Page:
Until recently, I’ve been restricting users to SFTP (or SCP) by setting their shell to scponly. But then Debian removed scponly from their distribution. It turns out there’s another, better, way to do it using a Match block in sshd_config, and some directives that strictly limit what matching users can do.
But first, a word about SFTP:
"Compared to the SCP protocol, which allows only file transfers, the SFTP protocol allows for a range of operations on remote files – it is more like a remote file system protocol. An SFTP client's extra capabilities compared to an SCP client include resuming interrupted transfers, directory listings, and remote file removal.” — Wikipedia
Apparently the extra overhead makes SFTP a little slower than SCP for file transfers, but SCP is a power user program. Any user with a GUI will use SFTP, since the GUI will need directory listings at a minimum. And if you mount an SSHFS filesystem, SFTP is the underlying protocol.
Using the Internal SFTP Server
Traditionally, sshd’s SFTP server was implemented by a separate program called sftp-server, which was defined in sshd_config using the Subsystem directive.
Since OpenSSH 4.8 (we’re now at 6.x), sftp-server has been linked in sshd itself. This means that sshd can respond directly to SFTP requests, without needing to run another command as the user. This closes some potential security and operational gaps (like motd breaking sftp, or the need for a wrapper shell like scponly to set restrictions). It also means that sftp sessions can occur inside a chroot, without having to make any binaries available inside that jail.
So the first edit you may need to make to your sshd_config is to change the sftp Subsystem to internal-sftp:
#Subsystem sftp /usr/lib/sftp-server
Subsystem sftp internal-sftp
For the purist, this step isn’t technically necessary. You can still use the external sftp-server command and restrict users to that, but why would you want to? It’s the same thing, and internal is easier (and, I believe, safer).
Restricting Users to SFTP Only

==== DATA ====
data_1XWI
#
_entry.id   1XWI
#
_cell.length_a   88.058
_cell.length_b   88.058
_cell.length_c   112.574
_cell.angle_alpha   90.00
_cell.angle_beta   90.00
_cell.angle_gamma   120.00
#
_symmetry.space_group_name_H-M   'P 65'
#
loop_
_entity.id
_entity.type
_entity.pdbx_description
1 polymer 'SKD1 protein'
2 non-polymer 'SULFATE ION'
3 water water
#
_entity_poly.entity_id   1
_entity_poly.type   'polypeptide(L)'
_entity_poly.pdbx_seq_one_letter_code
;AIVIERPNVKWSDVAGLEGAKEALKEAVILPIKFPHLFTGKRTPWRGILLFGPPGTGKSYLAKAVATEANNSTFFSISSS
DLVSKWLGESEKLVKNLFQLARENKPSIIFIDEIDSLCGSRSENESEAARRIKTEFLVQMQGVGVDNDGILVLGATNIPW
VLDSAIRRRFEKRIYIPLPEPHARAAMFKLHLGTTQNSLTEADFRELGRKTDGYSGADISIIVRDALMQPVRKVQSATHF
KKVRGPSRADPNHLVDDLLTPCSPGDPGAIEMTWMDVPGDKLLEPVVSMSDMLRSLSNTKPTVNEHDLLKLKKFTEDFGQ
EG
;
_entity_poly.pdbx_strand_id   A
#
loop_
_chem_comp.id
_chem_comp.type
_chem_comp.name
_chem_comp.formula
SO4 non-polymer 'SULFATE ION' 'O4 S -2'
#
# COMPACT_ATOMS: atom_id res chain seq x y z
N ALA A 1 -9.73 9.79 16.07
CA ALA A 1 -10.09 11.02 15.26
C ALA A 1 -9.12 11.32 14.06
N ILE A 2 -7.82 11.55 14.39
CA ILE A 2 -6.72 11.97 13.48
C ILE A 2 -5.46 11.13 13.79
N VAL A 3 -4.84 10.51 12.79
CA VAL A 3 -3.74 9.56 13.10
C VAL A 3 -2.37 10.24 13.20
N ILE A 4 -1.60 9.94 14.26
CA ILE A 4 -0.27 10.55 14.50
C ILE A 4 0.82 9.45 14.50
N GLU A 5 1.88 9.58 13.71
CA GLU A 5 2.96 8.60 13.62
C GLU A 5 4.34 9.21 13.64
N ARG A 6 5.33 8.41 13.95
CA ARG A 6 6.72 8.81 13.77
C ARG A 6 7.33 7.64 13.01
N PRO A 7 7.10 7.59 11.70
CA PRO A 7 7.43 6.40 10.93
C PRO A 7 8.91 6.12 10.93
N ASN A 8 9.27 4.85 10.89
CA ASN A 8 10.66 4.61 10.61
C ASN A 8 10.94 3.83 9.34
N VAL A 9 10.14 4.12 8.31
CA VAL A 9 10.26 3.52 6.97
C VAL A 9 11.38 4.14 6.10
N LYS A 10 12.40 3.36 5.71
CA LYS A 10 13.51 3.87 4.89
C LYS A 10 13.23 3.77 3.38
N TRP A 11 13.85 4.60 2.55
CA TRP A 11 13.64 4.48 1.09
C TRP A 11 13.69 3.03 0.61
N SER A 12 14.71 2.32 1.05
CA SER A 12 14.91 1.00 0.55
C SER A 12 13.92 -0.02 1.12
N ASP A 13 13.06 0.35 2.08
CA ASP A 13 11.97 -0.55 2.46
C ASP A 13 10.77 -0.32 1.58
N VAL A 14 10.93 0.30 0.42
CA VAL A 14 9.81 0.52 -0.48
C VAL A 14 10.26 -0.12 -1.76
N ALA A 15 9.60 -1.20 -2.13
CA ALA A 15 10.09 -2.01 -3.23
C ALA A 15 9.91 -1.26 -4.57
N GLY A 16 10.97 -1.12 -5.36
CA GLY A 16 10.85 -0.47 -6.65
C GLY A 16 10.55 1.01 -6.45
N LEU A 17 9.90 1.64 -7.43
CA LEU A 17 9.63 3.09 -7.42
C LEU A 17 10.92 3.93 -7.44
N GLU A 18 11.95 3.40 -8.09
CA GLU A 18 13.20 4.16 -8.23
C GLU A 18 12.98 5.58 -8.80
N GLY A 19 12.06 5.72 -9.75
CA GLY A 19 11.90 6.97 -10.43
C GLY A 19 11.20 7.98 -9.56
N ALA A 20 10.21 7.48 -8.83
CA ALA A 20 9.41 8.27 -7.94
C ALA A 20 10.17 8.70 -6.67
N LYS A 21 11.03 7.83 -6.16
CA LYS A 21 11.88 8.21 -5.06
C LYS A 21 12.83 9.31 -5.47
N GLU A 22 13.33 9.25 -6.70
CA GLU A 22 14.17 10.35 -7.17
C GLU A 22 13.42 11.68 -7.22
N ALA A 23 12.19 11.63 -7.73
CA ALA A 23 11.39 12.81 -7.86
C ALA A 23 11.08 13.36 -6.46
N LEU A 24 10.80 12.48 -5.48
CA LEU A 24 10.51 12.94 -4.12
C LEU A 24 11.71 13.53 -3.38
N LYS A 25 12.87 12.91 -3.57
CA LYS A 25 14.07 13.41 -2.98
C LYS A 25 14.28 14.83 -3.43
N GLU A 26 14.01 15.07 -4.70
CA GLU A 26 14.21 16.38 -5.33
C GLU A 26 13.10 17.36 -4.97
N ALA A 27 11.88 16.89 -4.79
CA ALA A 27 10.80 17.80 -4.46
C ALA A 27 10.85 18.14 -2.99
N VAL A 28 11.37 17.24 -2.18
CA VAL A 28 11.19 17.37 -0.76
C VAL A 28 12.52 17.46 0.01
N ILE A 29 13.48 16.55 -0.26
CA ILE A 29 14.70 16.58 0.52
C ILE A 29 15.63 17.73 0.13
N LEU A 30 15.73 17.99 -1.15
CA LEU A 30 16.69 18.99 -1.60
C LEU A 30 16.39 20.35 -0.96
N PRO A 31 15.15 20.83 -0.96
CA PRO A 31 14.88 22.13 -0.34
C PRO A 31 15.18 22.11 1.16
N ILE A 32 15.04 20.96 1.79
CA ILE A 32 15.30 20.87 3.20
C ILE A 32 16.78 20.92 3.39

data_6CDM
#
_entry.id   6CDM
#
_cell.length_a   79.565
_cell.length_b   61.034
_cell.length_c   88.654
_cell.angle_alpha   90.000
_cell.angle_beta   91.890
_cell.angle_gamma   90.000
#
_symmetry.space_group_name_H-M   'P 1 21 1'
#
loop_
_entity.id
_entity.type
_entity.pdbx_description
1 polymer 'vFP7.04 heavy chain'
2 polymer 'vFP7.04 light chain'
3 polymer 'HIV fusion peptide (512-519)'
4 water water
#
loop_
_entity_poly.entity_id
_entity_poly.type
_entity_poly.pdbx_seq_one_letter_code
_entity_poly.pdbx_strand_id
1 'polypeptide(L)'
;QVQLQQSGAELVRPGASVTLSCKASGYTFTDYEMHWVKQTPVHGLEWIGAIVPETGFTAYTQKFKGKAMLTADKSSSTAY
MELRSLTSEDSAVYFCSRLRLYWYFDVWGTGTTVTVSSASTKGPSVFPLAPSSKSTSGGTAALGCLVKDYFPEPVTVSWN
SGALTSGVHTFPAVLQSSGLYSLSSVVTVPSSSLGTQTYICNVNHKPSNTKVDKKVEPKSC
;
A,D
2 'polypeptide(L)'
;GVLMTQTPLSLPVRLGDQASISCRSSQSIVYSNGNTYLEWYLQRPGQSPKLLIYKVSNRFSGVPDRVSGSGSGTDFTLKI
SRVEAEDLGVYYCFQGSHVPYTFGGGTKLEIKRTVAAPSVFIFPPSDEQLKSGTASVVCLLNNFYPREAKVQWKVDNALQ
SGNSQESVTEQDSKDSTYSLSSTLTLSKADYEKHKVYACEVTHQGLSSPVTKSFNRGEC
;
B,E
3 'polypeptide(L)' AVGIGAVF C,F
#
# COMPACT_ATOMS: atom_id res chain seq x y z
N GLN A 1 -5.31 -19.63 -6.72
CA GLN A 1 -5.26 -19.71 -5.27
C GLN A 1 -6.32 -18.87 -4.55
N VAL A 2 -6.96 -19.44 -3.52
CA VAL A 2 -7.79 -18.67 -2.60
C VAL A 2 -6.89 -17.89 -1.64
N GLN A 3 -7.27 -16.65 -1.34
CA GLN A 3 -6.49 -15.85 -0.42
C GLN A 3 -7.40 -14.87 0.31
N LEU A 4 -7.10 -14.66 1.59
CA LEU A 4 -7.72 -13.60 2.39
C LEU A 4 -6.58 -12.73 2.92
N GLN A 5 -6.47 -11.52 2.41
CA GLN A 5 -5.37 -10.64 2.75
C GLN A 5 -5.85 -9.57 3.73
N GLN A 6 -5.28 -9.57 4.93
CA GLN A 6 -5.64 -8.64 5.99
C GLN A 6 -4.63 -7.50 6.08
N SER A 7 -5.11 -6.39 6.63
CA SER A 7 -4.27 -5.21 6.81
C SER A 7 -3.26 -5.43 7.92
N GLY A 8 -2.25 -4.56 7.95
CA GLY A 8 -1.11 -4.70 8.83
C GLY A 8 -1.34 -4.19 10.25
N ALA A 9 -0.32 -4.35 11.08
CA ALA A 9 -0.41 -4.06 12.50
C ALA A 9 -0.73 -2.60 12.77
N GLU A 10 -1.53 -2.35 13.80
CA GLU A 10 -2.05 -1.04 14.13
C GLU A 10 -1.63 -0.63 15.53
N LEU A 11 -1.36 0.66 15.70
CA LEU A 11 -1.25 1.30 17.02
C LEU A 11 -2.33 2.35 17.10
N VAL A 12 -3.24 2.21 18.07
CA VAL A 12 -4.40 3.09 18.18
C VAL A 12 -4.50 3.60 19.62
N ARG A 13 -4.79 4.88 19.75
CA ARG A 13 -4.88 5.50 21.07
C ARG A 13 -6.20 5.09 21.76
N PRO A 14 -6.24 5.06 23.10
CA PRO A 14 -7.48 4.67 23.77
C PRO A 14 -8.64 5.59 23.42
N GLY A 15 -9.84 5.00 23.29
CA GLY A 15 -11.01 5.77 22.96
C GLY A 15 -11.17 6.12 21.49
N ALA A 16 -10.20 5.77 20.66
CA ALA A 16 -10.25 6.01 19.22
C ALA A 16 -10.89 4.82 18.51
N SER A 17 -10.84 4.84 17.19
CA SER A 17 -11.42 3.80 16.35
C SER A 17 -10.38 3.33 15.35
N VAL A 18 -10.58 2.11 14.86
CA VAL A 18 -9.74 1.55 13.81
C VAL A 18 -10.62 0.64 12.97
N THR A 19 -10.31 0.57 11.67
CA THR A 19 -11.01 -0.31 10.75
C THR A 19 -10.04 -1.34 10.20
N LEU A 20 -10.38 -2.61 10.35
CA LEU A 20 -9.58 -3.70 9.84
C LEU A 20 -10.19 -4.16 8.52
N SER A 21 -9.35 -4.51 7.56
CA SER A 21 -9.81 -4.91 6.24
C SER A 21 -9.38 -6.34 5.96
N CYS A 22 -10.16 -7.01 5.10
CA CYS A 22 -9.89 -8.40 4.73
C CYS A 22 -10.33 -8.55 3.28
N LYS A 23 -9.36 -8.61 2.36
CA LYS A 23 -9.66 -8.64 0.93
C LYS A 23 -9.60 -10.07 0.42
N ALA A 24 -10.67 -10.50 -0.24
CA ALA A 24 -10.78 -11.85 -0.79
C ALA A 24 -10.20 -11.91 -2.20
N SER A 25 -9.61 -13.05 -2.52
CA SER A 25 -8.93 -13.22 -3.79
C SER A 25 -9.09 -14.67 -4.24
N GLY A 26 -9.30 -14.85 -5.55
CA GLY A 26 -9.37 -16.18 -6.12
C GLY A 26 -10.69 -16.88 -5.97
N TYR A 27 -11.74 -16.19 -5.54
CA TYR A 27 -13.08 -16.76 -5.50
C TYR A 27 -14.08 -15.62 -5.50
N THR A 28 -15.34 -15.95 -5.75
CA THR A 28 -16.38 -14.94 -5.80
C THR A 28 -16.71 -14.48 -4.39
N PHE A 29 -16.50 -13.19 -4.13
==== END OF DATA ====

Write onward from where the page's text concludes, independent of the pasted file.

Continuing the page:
Now you can use a Match block in sshd_config to restrict users who belong to a particular group to using only the internal-sftp server when they connect via ssh.
It’s important to note that Match blocks go at the end of sshd_config, because there is (apparently? really?) no EndMatch directive. The Match applies to all following lines until the next Match or the end of the file. So tack this on to the end of your sshd_config:
# sftponly users
Match group sftponly
You can see that this does a few things. It prevents the ssh connection from using TCP forwarding, so users can’t use your server to proxy websites or carry out forwarded attacks on other hosts. For good measure, it prevents X11 forwarding (if you have to ask). And most importantly, it forces the internal-sftp server to be the only “command” run by ssh.
ForceCommand overrides an command specified on the ssh client command line, and it also overrides any command specified in the user’s authorized_keys file. They are locked down, barring any exploits in sshd itself.
Keeping Users in a Chroot Jail
Sometimes, restricting users to SFTP is enough. But if you don’t need to allow access to the rest of the filesystem, why would you? You usually only want users to be able to access files within their home directory, so use a chroot to keep them there. Otherwise they can go wandering all over your server, looking at configuration files and /etc/passwd and /dev and /proc…
The ChrootDirectory directive :
Specifies the pathname of a directory to chroot(2) to after
authentication. All components of the pathname must be root-
owned directories that are not writable by any other user or
group. After the chroot, sshd(8) changes the working directory
to the user's home directory.
Since the pathname must be owned by root, this may prevent some admins from chrooting to the user’s home directory, which is classically (if dangerously?) owned by the user, and definitely writable by the user.
One recommendation is to create one or more directories inside of the user’s home directory to use for file transfer. This is the safest approach, as it prevents the sftponly user from creating new top-level directories and files. It makes their unix home directory a sort of demilitarized zone controlled by root, where the user can write to existing files (with permission) but cannot create new files there.
# sftponly users, chrooted
Match group sftponly
Same Match directive as before, but with ChrootDirectory added. The %u in the path expands to the user’s username. You could also use %h for the home directory, instead of /home/%u, in case home directory location varies by user.
At first I was upset that Debian had ditched scponly in 7.x (Wheezy). But using sshd_config to restrict file transfer users to internal-sftp and chroot them to their home directories is a much better and safer solution. It requires a few extra steps when creating a new file transfer user, such as:
usermod -a -G sftponly username
chown root:root /home/username
chown username /home/username/files
.. but those are easily scripted, and simple enough to perform by hand if you only add new users like this occasionally.